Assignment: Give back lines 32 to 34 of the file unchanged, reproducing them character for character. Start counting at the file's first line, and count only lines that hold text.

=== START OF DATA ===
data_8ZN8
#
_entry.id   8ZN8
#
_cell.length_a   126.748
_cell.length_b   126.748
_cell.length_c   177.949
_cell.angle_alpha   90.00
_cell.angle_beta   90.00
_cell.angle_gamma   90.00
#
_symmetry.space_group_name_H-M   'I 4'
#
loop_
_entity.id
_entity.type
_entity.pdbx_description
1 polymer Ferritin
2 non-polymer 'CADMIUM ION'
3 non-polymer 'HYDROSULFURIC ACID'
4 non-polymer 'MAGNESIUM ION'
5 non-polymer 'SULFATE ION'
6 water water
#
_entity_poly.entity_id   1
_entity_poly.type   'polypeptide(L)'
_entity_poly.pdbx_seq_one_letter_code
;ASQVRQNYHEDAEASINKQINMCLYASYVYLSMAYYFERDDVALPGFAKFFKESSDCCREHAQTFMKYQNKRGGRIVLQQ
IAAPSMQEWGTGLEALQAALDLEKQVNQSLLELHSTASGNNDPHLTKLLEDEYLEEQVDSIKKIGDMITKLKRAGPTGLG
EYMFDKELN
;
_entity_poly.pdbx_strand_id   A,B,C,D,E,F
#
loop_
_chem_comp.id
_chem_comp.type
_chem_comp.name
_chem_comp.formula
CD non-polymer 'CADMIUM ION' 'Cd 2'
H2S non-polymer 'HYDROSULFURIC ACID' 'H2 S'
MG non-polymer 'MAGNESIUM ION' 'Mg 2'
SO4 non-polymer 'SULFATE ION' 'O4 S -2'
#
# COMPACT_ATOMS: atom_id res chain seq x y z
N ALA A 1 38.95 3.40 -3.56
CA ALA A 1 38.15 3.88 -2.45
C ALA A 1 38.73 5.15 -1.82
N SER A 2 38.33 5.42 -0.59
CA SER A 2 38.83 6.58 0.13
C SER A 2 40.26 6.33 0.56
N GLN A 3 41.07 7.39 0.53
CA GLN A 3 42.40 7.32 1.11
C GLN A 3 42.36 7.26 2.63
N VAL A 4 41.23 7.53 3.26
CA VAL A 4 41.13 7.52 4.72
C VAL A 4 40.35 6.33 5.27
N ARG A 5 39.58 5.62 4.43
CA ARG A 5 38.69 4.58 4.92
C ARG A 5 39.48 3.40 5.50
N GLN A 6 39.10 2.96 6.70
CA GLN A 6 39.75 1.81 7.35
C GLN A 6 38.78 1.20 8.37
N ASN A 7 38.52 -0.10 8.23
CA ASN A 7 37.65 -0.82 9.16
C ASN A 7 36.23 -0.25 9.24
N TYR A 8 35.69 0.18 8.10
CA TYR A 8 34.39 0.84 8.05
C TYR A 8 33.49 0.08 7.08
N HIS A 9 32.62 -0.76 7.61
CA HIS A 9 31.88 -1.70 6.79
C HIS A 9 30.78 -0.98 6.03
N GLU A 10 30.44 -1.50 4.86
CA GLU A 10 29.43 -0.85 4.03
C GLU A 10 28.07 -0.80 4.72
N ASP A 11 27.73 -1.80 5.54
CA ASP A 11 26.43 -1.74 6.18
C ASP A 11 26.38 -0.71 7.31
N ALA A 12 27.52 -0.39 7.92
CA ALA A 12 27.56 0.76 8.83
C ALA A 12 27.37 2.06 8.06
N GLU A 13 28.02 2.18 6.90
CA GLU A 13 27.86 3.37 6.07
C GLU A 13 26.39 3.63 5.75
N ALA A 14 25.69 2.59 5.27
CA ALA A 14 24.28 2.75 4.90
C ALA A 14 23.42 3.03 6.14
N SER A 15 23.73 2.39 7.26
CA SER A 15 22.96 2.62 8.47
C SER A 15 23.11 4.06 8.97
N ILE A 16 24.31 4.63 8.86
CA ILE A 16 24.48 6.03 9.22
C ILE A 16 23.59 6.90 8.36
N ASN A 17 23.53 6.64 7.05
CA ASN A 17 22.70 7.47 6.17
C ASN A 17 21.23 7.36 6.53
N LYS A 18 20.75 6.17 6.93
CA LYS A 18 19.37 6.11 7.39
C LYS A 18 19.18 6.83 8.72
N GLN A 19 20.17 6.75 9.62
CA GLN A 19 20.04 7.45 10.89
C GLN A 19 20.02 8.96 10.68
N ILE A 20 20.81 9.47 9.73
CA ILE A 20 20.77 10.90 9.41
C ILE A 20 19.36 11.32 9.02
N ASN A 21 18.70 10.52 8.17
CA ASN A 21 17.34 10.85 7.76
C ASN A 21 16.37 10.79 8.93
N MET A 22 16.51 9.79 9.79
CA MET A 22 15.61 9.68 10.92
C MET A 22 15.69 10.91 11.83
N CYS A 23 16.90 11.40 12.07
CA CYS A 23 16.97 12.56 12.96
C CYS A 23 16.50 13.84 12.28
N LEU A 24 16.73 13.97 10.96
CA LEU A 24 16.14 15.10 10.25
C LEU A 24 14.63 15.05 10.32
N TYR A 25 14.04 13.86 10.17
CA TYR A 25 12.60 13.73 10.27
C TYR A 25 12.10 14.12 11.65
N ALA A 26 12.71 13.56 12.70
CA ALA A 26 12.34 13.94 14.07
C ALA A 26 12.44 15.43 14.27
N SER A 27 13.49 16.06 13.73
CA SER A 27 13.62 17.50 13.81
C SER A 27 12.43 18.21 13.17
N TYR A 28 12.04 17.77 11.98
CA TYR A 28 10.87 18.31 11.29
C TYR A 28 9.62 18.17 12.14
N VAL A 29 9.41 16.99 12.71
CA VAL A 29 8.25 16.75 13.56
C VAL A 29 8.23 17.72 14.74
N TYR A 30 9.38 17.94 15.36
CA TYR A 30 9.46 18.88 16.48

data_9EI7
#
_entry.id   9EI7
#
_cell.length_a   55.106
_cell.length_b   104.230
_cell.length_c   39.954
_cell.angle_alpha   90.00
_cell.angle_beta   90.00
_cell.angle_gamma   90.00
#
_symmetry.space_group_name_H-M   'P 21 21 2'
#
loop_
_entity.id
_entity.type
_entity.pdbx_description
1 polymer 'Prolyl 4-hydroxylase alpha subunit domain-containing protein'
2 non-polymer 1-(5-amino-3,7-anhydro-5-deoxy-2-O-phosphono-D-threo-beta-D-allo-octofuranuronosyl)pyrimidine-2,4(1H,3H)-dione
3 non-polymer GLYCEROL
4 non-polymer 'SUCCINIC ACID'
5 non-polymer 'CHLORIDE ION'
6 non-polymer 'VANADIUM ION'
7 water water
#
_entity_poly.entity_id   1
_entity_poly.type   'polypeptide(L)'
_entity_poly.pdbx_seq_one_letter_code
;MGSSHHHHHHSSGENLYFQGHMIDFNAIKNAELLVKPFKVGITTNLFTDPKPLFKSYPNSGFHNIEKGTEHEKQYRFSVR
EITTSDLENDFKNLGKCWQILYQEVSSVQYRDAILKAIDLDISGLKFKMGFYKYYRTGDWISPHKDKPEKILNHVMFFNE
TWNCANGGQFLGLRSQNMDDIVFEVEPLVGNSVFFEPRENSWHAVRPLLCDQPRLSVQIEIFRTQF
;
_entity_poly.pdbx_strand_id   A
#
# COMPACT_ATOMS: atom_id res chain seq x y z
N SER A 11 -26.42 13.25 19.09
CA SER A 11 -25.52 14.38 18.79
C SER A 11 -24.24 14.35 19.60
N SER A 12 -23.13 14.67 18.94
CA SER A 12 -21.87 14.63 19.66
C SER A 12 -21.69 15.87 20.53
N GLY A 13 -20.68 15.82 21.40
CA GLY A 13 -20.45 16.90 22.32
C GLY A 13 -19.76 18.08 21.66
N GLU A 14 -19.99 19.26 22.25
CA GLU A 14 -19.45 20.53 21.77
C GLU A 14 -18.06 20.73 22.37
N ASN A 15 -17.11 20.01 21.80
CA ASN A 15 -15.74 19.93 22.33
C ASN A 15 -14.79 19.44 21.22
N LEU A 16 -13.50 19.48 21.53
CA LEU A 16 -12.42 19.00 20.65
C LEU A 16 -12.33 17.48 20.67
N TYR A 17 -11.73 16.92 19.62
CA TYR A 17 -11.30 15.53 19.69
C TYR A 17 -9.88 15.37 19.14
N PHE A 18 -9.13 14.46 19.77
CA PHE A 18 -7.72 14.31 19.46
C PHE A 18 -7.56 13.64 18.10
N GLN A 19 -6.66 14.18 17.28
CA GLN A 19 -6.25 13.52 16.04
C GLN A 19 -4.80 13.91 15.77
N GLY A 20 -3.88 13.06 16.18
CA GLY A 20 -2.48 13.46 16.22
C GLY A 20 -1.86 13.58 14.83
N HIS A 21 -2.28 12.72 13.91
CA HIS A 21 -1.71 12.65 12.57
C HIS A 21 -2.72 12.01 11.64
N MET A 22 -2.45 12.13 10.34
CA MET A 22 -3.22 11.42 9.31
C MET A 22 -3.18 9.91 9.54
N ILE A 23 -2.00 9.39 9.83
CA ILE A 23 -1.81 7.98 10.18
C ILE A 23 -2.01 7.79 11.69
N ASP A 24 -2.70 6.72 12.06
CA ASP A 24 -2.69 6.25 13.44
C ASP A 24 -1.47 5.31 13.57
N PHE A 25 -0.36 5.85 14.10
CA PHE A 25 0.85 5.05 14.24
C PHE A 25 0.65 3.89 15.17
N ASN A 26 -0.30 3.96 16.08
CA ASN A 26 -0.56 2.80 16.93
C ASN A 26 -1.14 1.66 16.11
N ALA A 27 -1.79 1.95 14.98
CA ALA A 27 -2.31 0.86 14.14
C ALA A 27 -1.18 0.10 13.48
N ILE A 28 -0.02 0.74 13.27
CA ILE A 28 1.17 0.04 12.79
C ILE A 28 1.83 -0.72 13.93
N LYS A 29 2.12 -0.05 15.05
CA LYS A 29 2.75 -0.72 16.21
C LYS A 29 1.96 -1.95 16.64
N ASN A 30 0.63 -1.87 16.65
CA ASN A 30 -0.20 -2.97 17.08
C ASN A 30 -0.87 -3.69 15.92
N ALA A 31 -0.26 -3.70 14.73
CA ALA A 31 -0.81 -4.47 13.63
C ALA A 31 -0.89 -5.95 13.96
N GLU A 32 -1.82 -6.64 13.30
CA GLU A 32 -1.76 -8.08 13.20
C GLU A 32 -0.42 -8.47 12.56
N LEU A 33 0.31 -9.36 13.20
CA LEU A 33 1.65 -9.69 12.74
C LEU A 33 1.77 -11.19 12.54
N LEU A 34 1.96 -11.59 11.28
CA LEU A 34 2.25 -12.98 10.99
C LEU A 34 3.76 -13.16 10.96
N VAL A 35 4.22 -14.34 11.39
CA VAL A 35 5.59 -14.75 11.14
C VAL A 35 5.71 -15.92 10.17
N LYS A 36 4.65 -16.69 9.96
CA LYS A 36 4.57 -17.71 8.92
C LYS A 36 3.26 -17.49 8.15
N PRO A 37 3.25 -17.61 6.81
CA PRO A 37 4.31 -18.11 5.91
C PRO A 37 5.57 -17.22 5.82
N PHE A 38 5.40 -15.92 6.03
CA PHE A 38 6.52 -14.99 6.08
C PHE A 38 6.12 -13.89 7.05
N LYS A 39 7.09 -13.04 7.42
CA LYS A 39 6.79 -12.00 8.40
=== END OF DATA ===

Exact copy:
_entity_poly.pdbx_strand_id   A,B,C,D,E,F
#
loop_